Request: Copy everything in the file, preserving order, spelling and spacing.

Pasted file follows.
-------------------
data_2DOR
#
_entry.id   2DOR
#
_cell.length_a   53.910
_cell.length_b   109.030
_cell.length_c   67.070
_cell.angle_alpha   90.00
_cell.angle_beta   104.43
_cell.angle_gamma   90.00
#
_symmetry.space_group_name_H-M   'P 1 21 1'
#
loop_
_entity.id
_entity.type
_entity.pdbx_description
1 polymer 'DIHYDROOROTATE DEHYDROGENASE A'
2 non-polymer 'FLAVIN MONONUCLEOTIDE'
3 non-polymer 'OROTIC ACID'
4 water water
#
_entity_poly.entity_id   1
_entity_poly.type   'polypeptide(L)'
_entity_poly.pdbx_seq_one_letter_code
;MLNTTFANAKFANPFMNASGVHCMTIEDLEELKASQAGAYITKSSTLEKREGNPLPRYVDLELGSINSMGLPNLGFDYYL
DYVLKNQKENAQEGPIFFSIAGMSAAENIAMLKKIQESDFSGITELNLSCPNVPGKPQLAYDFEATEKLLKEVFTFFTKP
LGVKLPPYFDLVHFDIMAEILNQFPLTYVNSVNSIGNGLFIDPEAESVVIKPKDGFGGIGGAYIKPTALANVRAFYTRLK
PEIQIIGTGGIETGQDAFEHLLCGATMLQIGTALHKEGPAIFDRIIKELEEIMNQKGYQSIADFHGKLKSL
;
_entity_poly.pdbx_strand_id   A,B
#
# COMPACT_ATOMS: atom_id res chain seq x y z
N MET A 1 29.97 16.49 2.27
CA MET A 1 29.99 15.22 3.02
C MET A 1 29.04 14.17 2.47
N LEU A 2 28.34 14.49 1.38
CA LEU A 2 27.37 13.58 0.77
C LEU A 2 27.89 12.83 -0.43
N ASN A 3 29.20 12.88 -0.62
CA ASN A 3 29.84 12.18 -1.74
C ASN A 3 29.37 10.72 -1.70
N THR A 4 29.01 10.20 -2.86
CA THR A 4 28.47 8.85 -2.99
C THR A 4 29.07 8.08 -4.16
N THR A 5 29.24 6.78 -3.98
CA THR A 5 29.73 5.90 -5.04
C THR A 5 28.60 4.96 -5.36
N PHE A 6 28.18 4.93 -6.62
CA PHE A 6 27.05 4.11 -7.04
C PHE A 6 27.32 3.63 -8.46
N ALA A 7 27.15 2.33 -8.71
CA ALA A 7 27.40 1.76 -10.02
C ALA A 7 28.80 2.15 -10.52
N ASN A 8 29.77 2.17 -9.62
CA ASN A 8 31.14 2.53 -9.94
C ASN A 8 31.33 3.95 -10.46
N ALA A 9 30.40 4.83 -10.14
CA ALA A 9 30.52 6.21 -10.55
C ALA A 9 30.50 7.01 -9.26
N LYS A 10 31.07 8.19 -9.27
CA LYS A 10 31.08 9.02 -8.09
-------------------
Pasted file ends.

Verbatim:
data_2DOR
#
_entry.id   2DOR
#
_cell.length_a   53.910
_cell.length_b   109.030
_cell.length_c   67.070
_cell.angle_alpha   90.00
_cell.angle_beta   104.43
_cell.angle_gamma   90.00
#
_symmetry.space_group_name_H-M   'P 1 21 1'
#
loop_
_entity.id
_entity.type
_entity.pdbx_description
1 polymer 'DIHYDROOROTATE DEHYDROGENASE A'
2 non-polymer 'FLAVIN MONONUCLEOTIDE'
3 non-polymer 'OROTIC ACID'
4 water water
#
_entity_poly.entity_id   1
_entity_poly.type   'polypeptide(L)'
_entity_poly.pdbx_seq_one_letter_code
;MLNTTFANAKFANPFMNASGVHCMTIEDLEELKASQAGAYITKSSTLEKREGNPLPRYVDLELGSINSMGLPNLGFDYYL
DYVLKNQKENAQEGPIFFSIAGMSAAENIAMLKKIQESDFSGITELNLSCPNVPGKPQLAYDFEATEKLLKEVFTFFTKP
LGVKLPPYFDLVHFDIMAEILNQFPLTYVNSVNSIGNGLFIDPEAESVVIKPKDGFGGIGGAYIKPTALANVRAFYTRLK
PEIQIIGTGGIETGQDAFEHLLCGATMLQIGTALHKEGPAIFDRIIKELEEIMNQKGYQSIADFHGKLKSL
;
_entity_poly.pdbx_strand_id   A,B
#
# COMPACT_ATOMS: atom_id res chain seq x y z
N MET A 1 29.97 16.49 2.27
CA MET A 1 29.99 15.22 3.02
C MET A 1 29.04 14.17 2.47
N LEU A 2 28.34 14.49 1.38
CA LEU A 2 27.37 13.58 0.77
C LEU A 2 27.89 12.83 -0.43
N ASN A 3 29.20 12.88 -0.62
CA ASN A 3 29.84 12.18 -1.74
C ASN A 3 29.37 10.72 -1.70
N THR A 4 29.01 10.20 -2.86
CA THR A 4 28.47 8.85 -2.99
C THR A 4 29.07 8.08 -4.16
N THR A 5 29.24 6.78 -3.98
CA THR A 5 29.73 5.90 -5.04
C THR A 5 28.60 4.96 -5.36
N PHE A 6 28.18 4.93 -6.62
CA PHE A 6 27.05 4.11 -7.04
C PHE A 6 27.32 3.63 -8.46
N ALA A 7 27.15 2.33 -8.71
CA ALA A 7 27.40 1.76 -10.02
C ALA A 7 28.80 2.15 -10.52
N ASN A 8 29.77 2.17 -9.62
CA ASN A 8 31.14 2.53 -9.94
C ASN A 8 31.33 3.95 -10.46
N ALA A 9 30.40 4.83 -10.14
CA ALA A 9 30.52 6.21 -10.55
C ALA A 9 30.50 7.01 -9.26
N LYS A 10 31.07 8.19 -9.27
CA LYS A 10 31.08 9.02 -8.09